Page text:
Oral Hygiene for Children
Should I clean my baby’s teeth?
Definitely! Even before the first tooth appears, use a soft, clean cloth to wipe your baby’s gums and cheeks after feeding. As soon as the first tooth appears, begin using a small, soft bristled toothbrush to clean the tooth after eating. Don’t cover the brush with toothpaste. Young children tend to swallow most of the toothpaste, and swallowing too much fluoridated toothpaste can cause permanent spots on baby teeth called dental fluorosis.
I find brushing my child’s teeth awkward. Do you have any suggestions?
Try having your child lie down. Put your child on your lap or on the floor, keeping his/her head steady with your legs. If your child is standing, have his/her back to you with their head tilted slightly and resting against your body. Have your child hold a mirror while you brush and floss their teeth so your child can see what is being done.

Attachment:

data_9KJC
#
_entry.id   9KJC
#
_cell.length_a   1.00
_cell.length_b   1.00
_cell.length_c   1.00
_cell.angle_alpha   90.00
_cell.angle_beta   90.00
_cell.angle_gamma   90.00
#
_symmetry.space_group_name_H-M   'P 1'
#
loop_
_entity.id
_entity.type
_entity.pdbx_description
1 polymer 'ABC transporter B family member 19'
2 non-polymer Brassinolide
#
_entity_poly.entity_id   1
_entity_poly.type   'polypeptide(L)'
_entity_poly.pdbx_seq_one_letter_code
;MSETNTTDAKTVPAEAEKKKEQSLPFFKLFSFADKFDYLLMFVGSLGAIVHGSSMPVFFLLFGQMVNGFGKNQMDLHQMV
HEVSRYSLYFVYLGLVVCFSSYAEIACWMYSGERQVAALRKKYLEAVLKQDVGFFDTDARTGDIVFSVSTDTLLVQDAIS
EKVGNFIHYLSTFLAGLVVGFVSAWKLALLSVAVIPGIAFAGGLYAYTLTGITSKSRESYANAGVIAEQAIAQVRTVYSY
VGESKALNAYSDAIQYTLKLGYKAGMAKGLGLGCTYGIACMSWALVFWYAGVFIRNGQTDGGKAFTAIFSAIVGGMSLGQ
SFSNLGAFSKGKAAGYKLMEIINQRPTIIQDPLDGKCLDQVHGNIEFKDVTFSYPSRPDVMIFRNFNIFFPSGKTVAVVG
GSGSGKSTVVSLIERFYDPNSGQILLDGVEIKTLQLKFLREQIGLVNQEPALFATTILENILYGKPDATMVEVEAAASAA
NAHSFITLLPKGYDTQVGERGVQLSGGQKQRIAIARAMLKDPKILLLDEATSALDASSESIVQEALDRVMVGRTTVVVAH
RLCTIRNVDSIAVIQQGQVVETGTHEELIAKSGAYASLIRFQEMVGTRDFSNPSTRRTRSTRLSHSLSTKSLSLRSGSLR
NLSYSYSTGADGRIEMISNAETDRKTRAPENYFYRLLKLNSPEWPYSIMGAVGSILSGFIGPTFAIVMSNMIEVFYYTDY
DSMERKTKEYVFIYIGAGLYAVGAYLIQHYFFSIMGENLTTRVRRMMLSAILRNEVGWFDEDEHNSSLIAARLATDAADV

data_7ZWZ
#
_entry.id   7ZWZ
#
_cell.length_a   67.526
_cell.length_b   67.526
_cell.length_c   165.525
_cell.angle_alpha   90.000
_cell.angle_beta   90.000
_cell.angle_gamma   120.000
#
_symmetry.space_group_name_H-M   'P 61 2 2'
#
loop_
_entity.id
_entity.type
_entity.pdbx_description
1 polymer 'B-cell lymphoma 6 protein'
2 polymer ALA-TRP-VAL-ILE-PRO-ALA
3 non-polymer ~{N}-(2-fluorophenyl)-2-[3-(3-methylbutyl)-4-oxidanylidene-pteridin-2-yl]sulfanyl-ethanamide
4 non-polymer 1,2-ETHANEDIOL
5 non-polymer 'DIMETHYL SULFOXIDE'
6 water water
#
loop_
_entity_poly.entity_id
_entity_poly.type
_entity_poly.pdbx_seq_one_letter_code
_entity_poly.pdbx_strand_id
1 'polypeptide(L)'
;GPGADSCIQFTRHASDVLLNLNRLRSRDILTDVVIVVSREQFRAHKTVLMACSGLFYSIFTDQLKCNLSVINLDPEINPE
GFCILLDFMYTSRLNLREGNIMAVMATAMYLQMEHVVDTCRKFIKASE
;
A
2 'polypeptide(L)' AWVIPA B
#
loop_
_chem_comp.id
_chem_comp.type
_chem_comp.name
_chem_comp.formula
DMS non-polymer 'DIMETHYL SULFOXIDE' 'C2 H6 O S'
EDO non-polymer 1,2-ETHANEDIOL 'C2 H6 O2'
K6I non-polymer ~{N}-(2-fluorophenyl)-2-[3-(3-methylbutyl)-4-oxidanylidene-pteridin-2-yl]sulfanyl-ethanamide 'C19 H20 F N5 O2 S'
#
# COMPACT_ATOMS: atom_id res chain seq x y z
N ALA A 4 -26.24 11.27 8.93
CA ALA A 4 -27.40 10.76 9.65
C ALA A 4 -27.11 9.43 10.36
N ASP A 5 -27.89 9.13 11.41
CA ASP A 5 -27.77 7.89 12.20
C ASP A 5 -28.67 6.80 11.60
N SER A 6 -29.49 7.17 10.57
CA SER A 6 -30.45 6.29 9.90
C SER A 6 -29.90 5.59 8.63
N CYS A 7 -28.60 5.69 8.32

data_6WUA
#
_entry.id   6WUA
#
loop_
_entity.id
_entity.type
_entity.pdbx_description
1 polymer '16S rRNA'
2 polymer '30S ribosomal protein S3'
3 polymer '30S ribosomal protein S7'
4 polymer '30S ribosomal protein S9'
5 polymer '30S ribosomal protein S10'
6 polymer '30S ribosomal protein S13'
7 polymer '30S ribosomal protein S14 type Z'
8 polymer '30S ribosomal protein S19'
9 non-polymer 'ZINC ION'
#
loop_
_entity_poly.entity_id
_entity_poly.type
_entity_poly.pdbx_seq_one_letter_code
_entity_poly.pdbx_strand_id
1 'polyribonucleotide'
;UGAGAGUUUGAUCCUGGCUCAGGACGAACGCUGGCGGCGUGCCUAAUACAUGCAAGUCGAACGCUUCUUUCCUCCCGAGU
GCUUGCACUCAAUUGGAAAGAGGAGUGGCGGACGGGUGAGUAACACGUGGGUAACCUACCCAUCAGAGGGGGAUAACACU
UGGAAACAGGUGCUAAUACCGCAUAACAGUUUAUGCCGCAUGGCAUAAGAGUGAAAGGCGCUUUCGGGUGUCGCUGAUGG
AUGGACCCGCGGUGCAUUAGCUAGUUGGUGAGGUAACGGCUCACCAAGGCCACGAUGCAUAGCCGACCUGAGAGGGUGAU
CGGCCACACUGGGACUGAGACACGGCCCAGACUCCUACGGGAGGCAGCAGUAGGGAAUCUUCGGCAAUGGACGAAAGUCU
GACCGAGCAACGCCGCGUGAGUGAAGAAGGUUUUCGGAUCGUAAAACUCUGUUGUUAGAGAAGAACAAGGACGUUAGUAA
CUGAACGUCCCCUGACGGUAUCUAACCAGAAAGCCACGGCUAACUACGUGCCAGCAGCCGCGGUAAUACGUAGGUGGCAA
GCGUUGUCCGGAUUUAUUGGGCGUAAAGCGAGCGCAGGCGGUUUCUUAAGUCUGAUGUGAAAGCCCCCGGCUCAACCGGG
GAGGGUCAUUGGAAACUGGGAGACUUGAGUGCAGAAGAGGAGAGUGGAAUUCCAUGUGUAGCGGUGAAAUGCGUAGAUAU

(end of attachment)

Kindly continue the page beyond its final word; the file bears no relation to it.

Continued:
Is it important to brush before bed?
Yes. If you have to miss a brushing, the bedtime one is probably the worst one to miss. If you don’t get rid of the bacteria and sugar that cause cavities, they have all night to do harm. While you are awake, saliva helps keep the mouth clean. When you are asleep, there is less saliva produced to clean the mouth. For this reason it is important to brush before bedtime.
How to brush your child’s teeth:
- Every day plaque forms on the inner, outer, and chewing surface of teeth and the gums. Tooth brushing is one of the most effective ways to remove the plaque.
- The best kind of toothbrush to use is one with soft, round-tipped bristles.
- A child will need a smaller brush than an adult.
- Young children do not have the manual dexterity to brush properly. Your child will need your supervision and help brushing until he or she is 8-10 years old to ensure a thorough brushing has been done.
- When the bristles become bent or frayed, a new brush is needed.
- Start flossing your child’s teeth when the teeth touch each other and you can no longer brush in between them.